About the San Diego Museum of Man – Reviews and Overview
From monsters and beer history, to California Tower tours, to our relationships with animals and the truth about cannibalism – there’s something for everyone at the San Diego Museum of Man!
During your visit, you’ll explore a variety of unique, interactive exhibits that cover a vast range of human history and culture. Plus, you can make your visit even more memorable with a California Tower tour and a visit to the limited-time exhibit, Cannibals: Myth & Reality.
- Living with Animals explore the dynamic relationships humans have with the animals in their daily lives, from beloved pets and irksome pests, to the food on their dinner plates.
- PostSecret, based on the community art project, explores the power secrets have to connect us all.
- Cannibals: Myth & Reality is a thoughtful, one-of-a-kind exhibit where you’ll discover that cannibals aren’t who you think they are. Could you be a cannibal?
- Climb the California Tower! See San Diego from new heights and learn about the history of Balboa Park on a 40-minute guided Tower tour.
- BEERology features thousands of years of beer history from around the world, including cool artifacts like a solid-gold cup of an Incan king.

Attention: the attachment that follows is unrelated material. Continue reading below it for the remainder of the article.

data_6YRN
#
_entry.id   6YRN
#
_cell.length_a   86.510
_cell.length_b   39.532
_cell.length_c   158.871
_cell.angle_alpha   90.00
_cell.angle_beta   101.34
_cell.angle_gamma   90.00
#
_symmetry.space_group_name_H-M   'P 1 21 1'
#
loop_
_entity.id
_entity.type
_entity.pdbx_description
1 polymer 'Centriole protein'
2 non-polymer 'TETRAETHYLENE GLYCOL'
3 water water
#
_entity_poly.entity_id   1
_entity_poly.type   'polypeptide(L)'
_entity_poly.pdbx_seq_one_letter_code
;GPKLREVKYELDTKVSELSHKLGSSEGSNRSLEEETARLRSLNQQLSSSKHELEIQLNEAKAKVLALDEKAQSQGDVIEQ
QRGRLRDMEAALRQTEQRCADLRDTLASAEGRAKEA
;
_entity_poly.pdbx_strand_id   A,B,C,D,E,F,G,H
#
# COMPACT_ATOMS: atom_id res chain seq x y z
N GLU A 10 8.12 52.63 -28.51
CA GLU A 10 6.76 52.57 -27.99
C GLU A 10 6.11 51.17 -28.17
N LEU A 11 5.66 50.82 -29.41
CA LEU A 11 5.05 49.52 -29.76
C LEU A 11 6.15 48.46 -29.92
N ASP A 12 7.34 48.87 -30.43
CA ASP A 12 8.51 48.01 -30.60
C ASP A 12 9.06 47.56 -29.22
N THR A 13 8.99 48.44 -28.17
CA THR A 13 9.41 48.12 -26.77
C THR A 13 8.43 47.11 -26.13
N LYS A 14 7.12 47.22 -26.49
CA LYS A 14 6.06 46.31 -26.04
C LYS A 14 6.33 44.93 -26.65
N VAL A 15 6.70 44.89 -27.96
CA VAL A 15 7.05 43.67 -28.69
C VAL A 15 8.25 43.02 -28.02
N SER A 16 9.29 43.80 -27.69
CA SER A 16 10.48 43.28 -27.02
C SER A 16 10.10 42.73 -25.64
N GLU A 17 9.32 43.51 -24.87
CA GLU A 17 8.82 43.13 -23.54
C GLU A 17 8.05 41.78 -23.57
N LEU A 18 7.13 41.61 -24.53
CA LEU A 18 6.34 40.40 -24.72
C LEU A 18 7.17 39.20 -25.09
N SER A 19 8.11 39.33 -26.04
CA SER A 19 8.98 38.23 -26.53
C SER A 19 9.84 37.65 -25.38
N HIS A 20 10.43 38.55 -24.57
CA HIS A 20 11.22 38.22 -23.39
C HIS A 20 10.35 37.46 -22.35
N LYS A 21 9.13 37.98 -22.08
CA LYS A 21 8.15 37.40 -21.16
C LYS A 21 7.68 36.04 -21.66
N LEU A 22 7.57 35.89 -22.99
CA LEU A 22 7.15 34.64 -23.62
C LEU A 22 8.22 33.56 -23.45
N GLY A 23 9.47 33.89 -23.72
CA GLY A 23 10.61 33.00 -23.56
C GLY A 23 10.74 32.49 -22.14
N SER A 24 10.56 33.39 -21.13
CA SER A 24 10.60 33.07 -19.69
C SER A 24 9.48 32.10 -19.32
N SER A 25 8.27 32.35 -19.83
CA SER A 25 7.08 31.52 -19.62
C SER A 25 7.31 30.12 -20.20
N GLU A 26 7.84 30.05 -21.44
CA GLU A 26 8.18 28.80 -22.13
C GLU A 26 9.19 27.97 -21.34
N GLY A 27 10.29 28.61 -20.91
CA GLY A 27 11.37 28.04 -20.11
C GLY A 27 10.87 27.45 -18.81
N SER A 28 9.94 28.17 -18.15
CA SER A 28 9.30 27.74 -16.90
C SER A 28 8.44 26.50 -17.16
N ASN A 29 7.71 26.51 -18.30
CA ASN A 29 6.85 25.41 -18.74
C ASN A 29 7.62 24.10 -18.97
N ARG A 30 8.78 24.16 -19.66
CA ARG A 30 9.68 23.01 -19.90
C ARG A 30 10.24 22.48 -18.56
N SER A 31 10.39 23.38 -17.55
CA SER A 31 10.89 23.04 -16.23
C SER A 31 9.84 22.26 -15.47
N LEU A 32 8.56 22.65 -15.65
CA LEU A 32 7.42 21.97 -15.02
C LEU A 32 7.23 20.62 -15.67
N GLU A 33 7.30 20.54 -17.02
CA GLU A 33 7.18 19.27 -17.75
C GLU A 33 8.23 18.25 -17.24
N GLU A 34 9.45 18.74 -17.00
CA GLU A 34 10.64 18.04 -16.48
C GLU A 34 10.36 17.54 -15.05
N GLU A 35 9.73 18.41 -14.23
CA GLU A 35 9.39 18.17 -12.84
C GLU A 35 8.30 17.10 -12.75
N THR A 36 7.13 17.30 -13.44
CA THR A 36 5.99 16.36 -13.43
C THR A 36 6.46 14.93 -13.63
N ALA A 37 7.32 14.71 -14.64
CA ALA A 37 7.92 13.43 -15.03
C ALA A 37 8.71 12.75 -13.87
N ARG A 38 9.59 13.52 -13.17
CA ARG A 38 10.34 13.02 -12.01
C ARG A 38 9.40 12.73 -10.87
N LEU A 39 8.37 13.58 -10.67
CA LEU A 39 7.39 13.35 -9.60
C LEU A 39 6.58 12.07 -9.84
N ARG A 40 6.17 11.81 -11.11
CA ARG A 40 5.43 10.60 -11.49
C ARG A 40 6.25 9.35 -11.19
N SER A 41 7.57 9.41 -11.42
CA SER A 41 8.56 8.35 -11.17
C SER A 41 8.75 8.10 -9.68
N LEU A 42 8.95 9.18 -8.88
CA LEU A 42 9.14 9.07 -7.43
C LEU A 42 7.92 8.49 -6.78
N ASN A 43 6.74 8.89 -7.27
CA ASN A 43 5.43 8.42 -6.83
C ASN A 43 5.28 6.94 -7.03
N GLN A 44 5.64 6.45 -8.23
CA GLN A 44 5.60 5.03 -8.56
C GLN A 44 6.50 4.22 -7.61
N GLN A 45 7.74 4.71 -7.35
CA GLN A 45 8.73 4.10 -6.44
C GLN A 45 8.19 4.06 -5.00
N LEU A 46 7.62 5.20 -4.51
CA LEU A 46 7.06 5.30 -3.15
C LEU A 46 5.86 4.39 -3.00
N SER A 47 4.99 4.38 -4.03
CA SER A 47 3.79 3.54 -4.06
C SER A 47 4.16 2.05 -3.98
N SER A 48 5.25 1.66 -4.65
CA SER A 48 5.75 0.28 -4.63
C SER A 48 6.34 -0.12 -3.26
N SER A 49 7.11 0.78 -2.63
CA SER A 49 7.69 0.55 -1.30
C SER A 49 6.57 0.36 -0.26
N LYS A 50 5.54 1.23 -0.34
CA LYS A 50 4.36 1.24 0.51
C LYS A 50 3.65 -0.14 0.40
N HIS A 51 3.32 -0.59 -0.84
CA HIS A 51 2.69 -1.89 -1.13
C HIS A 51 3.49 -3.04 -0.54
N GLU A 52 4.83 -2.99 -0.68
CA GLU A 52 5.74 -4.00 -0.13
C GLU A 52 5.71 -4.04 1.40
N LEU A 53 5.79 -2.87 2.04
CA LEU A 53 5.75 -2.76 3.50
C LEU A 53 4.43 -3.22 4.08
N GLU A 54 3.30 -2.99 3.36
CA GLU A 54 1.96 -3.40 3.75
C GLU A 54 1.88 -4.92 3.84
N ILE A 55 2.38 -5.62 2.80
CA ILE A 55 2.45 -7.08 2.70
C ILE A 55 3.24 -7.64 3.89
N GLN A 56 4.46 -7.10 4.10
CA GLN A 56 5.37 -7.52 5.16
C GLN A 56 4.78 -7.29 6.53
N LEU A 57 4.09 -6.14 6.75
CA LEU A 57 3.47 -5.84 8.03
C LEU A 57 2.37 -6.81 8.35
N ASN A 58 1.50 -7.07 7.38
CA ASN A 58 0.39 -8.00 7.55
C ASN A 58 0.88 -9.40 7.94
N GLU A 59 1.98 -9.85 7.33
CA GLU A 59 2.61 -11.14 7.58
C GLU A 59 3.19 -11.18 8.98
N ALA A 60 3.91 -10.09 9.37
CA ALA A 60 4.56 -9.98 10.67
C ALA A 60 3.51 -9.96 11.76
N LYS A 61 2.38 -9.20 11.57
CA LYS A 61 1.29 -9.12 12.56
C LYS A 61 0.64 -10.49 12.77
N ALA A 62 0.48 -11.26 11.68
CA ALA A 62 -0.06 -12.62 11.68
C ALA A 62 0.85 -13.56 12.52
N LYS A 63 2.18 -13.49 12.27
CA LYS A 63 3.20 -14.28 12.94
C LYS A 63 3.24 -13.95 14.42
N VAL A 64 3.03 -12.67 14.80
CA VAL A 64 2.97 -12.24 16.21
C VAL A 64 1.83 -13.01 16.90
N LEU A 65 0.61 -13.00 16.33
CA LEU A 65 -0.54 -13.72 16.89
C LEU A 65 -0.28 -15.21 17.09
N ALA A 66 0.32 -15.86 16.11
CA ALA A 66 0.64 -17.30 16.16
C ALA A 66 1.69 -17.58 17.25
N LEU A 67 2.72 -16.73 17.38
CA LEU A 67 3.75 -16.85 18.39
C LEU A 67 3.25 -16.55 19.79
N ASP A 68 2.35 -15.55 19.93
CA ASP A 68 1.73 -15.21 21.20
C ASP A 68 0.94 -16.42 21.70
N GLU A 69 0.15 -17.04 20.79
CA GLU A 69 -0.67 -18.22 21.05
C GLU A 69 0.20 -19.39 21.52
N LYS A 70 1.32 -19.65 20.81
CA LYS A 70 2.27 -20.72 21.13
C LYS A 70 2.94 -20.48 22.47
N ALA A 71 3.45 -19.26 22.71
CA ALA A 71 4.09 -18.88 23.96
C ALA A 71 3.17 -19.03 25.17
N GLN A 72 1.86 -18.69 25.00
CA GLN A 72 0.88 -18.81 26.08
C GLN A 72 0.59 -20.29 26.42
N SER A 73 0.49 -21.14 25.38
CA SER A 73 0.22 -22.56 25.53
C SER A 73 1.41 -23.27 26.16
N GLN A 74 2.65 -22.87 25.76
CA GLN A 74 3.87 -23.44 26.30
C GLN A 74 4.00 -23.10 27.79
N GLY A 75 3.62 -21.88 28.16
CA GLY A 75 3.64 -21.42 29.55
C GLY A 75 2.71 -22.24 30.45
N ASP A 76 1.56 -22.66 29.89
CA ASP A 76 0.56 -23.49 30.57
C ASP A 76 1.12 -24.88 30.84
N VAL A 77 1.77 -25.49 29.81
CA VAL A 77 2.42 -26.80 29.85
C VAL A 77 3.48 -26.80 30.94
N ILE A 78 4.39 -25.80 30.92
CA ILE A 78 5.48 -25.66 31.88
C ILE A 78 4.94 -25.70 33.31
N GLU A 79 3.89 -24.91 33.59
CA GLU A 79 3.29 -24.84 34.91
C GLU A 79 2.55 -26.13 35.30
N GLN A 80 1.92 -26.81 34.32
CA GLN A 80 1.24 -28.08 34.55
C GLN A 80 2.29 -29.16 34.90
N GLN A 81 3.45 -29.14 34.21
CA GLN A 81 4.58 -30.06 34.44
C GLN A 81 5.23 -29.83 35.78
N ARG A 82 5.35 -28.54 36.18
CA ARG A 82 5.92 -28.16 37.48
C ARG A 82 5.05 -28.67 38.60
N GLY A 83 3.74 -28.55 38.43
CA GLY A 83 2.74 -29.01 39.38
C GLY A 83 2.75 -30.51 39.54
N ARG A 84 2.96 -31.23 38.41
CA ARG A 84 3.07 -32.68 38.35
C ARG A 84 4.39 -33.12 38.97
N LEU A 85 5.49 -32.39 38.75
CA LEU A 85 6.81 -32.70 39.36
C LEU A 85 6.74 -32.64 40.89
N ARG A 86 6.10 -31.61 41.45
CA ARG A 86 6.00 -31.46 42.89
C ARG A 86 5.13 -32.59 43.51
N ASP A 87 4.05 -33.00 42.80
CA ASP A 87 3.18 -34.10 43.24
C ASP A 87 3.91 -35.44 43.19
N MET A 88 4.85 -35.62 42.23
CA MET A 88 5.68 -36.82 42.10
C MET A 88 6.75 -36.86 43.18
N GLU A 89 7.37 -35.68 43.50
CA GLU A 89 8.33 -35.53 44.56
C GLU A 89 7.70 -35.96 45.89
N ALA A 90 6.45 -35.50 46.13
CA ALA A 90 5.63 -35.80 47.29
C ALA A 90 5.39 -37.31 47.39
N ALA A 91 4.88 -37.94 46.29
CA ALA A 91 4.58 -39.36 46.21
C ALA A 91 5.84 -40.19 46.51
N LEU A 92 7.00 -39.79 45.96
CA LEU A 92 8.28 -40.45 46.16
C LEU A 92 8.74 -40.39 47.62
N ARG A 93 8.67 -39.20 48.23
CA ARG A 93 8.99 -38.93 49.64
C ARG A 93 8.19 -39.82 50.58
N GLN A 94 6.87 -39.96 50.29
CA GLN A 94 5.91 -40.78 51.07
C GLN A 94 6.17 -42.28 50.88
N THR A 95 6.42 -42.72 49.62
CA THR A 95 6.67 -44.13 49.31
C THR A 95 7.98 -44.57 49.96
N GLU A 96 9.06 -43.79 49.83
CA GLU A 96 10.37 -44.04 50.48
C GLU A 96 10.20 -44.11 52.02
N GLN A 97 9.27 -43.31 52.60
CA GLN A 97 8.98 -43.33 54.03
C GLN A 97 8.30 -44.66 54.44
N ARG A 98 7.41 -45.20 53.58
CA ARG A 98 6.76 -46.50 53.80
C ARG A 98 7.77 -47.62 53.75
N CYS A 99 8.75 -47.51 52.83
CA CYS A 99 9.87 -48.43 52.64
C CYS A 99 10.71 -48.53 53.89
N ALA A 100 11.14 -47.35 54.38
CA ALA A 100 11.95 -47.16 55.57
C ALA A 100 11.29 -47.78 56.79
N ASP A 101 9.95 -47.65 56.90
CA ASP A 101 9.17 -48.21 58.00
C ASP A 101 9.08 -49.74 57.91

- Monsters! is a fun exhibit for families that explores how we turn our fears into creatures of myth and legend.
- Race: Are We So Different? explains in clear, helpful language the origins of race and racism, and helps us understand how to deal with them in productive, enlightening ways.
- Maya: Heart of Sky, Heart of Earth. Discover the truth behind the Ancient Maya and see pieces of a sophisticated and complex culture. Read about our detailed casts of ancient Mayan monuments.
Inspiring human connections by exploring the human experience.
The Historic Buildings
The California Building, home to the San Diego Museum of Man, was constructed for the 1915 Panama-California Exposition. It was designed by noted architect Bertram Goodhue as a design hybrid, blending Plateresque, Baroque, Churrigueresque, and Rococo details to present a unique Spanish-Colonial façade. Its design hints of Gothic influence with inspiration from Spanish churches in Mexico.
A symbol of San Diego, the California Building served as a magnificent entry to the 1915 Exposition. It was complemented by a Mission-style building constructed directly across the promenade from the California Building and attached to it with two arcaded passageways. Massive arched gateways enclosed the structures to form the Plaza de California. The south side of the plaza included the beautiful St. Francis Chapel (used for weddings today) and its impressive Spanish-style altar.
Photo of the San Diego Museum of Man by Samantha Darling.